|Publication number||US5038146 A|
|Application number||US 07/571,681|
|Publication date||Aug 6, 1991|
|Filing date||Aug 22, 1990|
|Priority date||Aug 22, 1990|
|Publication number||07571681, 571681, US 5038146 A, US 5038146A, US-A-5038146, US5038146 A, US5038146A|
|Inventors||Joseph A. Troychak, Toshikazu Tsukii, Mark M. Doherty|
|Original Assignee||Raytheon Company|
|Export Citation||BiBTeX, EndNote, RefMan|
|Patent Citations (6), Referenced by (27), Classifications (9), Legal Events (6)|
|External Links: USPTO, USPTO Assignment, Espacenet|
The Government has rights in this invention pursuant to Contract No. N00019-88-C-0218 awarded by the Department of the Navy.
This invention relates generally to antenna arrays and more particularly to apparatus for testing active antenna arrays.
As technology improves, electrical systems become more and more complicated. This complexity makes it difficult to know if the system is operating properly and to diagnose failures. To make systems more maintainable, built in test (or "BIT") circuitry has been added to systems. The BIT circuitry monitors the operation of the system and reports when failures occur.
An inherent limitation of BIT circuitry is that the BIT circuitry adds further complexity to the system. If the BIT circuitry is too complicated, it can make the system harder, rather than easier, to maintain. For example, there would be no benefit to adding three components of BIT circuitry, each having a mean time between failures of 100 hours, to test a component with a mean time between failures of 50 hours. If the BIT circuitry indicated a failure, it would more likely be due to a failure in the BIT circuit than in the component being tested. Accordingly, it is desirable for BIT circuitry to be as simple as possible.
One system in which BIT could be of benefit is a phased array transmitter. BIT circuitry for such systems has generally been limited to measuring the level of the signal applied to each antenna element. This signal level can be easily measured by coupling a portion of the signal at the input of the antenna element to a test circuit which measures its level.
Measuring the level of the signal at the input of the antenna provides useful information about a transmitter system. However, to more fully check the operation of the transmitter, other measurements can be taken. For example, it is important to know the effective radiated power (ERP) from any antenna element. Additionally, in a phased array system, it is important to check the operation of phase shifters used to control the phase of the signal transmitted from each antenna element.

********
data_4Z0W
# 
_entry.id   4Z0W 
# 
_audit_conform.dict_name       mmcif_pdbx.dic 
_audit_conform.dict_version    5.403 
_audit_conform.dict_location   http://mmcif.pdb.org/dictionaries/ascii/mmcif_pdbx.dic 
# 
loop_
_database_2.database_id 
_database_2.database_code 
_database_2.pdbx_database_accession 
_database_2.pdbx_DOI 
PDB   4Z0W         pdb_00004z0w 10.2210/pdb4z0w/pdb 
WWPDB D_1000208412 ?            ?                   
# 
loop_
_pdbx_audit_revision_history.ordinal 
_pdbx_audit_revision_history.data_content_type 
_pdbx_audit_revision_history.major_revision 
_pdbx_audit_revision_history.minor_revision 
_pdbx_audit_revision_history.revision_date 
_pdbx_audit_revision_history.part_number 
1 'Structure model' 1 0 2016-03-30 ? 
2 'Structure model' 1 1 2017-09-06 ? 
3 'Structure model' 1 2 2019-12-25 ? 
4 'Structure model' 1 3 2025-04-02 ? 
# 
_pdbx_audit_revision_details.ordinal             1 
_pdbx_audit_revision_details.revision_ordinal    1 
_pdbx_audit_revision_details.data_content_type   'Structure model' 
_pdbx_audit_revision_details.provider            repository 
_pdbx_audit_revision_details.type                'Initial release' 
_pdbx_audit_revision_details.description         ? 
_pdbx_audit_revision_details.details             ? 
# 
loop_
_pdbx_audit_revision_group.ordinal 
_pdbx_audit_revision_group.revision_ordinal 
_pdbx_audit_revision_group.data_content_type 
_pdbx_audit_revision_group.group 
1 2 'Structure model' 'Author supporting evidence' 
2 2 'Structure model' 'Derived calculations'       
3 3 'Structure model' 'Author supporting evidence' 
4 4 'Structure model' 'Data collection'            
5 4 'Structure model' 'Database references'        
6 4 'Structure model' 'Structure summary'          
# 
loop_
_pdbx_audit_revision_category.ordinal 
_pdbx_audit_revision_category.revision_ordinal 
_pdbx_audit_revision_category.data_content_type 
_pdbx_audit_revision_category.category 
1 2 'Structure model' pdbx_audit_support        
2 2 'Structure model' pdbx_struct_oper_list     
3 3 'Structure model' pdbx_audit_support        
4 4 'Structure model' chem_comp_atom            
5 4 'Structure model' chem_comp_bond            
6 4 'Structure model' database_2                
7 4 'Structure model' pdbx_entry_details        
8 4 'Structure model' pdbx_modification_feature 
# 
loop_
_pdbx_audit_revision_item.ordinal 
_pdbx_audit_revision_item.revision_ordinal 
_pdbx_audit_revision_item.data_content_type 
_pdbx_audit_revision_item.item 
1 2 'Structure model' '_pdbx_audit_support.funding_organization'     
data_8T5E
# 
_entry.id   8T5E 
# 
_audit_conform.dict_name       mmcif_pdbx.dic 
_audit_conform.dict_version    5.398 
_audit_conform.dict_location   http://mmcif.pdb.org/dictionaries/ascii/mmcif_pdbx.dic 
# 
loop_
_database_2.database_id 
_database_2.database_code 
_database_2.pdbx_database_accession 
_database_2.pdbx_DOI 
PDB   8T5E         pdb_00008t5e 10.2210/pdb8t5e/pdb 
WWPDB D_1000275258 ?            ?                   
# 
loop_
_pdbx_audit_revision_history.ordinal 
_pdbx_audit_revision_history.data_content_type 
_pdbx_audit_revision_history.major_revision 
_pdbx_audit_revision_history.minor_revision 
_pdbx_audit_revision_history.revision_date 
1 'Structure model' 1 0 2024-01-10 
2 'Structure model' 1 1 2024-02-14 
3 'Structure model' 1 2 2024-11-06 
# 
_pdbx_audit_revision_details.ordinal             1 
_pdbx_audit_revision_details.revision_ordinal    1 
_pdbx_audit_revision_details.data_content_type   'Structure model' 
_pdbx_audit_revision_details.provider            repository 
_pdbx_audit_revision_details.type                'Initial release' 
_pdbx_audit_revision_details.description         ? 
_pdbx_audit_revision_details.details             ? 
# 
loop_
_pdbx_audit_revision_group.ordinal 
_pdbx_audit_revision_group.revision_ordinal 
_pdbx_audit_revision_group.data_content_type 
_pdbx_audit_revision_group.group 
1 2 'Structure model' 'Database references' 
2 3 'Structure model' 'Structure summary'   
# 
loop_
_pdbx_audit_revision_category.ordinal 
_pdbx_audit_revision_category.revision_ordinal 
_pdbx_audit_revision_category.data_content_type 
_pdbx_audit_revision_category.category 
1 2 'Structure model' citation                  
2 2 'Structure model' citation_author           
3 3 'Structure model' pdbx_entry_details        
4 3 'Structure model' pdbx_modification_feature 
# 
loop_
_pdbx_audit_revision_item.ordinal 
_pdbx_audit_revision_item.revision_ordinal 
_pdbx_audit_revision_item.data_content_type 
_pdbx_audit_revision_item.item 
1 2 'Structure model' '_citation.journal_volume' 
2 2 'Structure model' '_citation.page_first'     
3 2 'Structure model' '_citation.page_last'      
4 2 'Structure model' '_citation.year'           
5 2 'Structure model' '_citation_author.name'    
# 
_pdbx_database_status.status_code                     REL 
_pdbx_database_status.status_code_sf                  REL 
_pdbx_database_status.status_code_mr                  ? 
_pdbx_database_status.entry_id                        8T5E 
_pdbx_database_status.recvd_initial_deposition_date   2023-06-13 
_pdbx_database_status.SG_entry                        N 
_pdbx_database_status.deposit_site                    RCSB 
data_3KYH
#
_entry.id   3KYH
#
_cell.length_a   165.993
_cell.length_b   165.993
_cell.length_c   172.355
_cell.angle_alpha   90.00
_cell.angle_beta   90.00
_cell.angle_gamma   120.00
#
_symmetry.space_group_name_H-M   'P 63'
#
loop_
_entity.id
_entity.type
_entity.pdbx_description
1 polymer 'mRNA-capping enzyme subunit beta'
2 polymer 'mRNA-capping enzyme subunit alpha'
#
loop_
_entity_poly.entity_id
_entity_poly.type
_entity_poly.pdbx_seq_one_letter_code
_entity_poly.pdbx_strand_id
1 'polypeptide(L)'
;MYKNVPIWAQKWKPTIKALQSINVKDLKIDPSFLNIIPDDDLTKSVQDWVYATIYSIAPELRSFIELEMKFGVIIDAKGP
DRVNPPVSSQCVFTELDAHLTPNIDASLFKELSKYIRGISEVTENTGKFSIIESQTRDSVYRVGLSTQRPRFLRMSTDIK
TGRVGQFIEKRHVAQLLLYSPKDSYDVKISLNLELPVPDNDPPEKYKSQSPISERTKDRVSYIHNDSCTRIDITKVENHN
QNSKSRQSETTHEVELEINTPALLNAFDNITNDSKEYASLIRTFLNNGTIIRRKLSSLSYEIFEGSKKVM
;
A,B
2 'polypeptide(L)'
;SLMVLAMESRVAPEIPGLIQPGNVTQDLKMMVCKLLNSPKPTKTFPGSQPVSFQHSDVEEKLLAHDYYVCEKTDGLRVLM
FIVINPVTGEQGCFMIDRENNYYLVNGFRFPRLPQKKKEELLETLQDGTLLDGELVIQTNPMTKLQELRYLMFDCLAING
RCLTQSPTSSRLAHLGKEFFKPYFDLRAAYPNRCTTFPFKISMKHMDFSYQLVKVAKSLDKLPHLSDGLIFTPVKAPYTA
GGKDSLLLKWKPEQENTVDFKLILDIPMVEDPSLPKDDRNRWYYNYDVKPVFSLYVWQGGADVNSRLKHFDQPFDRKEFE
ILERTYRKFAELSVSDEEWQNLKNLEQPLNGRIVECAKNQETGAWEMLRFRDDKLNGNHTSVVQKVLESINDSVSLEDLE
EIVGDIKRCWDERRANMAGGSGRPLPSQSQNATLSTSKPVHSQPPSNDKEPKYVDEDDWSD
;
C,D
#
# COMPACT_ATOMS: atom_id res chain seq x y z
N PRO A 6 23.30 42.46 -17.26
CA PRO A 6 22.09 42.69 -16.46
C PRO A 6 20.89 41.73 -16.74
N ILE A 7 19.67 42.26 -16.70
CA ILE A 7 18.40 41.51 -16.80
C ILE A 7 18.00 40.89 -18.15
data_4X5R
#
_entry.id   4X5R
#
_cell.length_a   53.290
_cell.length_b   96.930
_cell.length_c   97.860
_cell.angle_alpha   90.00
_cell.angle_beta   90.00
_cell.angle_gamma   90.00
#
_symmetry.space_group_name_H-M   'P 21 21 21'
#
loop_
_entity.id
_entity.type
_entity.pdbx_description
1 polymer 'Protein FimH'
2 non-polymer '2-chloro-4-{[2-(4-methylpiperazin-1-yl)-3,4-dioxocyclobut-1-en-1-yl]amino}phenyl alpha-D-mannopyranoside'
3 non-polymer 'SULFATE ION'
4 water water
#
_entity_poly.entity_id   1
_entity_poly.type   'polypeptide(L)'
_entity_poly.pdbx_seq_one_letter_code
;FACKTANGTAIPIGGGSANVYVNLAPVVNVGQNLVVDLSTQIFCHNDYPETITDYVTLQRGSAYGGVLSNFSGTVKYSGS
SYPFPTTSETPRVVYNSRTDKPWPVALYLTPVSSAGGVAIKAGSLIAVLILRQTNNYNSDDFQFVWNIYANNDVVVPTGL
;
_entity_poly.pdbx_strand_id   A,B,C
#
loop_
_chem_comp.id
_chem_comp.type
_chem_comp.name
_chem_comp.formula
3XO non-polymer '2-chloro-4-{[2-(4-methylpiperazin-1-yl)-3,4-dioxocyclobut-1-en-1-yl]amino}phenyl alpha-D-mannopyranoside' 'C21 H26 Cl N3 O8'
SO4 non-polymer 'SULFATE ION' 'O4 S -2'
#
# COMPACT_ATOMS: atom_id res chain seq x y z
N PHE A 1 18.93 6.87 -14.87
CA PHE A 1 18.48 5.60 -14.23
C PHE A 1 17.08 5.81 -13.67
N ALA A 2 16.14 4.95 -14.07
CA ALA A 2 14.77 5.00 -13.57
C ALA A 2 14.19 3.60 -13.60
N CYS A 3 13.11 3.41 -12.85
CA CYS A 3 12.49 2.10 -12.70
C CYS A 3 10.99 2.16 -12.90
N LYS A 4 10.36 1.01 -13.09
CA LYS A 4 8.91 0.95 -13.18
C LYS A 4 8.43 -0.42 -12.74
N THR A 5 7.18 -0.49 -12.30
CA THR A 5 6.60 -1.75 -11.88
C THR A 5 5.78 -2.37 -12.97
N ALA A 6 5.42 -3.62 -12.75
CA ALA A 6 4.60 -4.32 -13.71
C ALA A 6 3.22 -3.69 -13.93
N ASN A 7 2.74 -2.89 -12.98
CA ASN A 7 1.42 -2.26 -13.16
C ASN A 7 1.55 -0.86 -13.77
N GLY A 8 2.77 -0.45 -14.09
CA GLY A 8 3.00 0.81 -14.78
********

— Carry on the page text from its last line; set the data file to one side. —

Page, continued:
With the foregoing background of the invention in mind, it is an object of this invention to provide BIT circuitry for a transmitter with a phased array antenna.
It is a further object to provide BIT circuitry for a transmitter which requires few added components.
It is yet another object to provide BIT circuitry for a transmitter with a phased array antenna which can measure effective radiated power and the operation of phase shifters.
The foregoing and other objects are achieved in a transmitter system of the type having a signal coupled through a plurality of signal paths to the elements of an array antenna. Each signal path comprises a controllable phase shifter and a power amplifier. The test circuitry comprises a directional coupler in each signal path between the power amplifier and the antenna element. The directional coupler couples signals from the amplifier to a measurement circuit with relatively high attenuation and from the antenna to the measurement circuit with a relatively low attenuation. The difference between the relatively high and relatively low attenuations is selected to roughly equal the attenuation of a signal transmitted from one element of the antenna array and received at an adjacent element of the array.
The invention will be understood by reference to the following more detailed description and accompanying drawings in which:
FIG. 1 shows a simplified block diagram of a transmitter with a phased array antenna incorporating the present invention;
FIG. 2A shows a directional coupler as connected in prior art devices;
FIG. 2B shows a directional coupler as connected in the invention; and
FIG. 3 shows a MMIC layout of the test circuitry shown in FIG. 1.
FIG. 1 shows a block diagram of a transmitter system 10. One of skill in the art will understand that the blocks shown in FIG. 1 represent well-known elements but are connected and operated in a novel fashion as described below. An RF signal is applied to the RF SIGNAL INPUT and is transmitted from the array antenna comprised of antenna elements A1 . . . AN and A'1 . . . A'N. The system of FIG. 1 transmits dual polarization signals. Antenna elements A1 . . . AN are the co-polarization elements and elements A'1 . . . A'N are the cross-polarization elements. As is known, the direction in which the RF signal is transmitted is dictated by the phase of the signal at each of the antenna elements A1 . . . AN and A'1 . . . A'N.
The amplitude and phase of the RF signal at each antenna element A1 . . . AN is controlled by amplifier phase shift circuits 141 . . . 14N and 14'1 . . . 14'N. Amplifier/phase shift circuits 141 . . . 14N and 14'1 . . . 14'N are controlled, in a known manner, by controller 12 to ensure that the RF signal is applied to each of the antenna elements A1 . . . AN and A'1 . . . A'N with the required phase.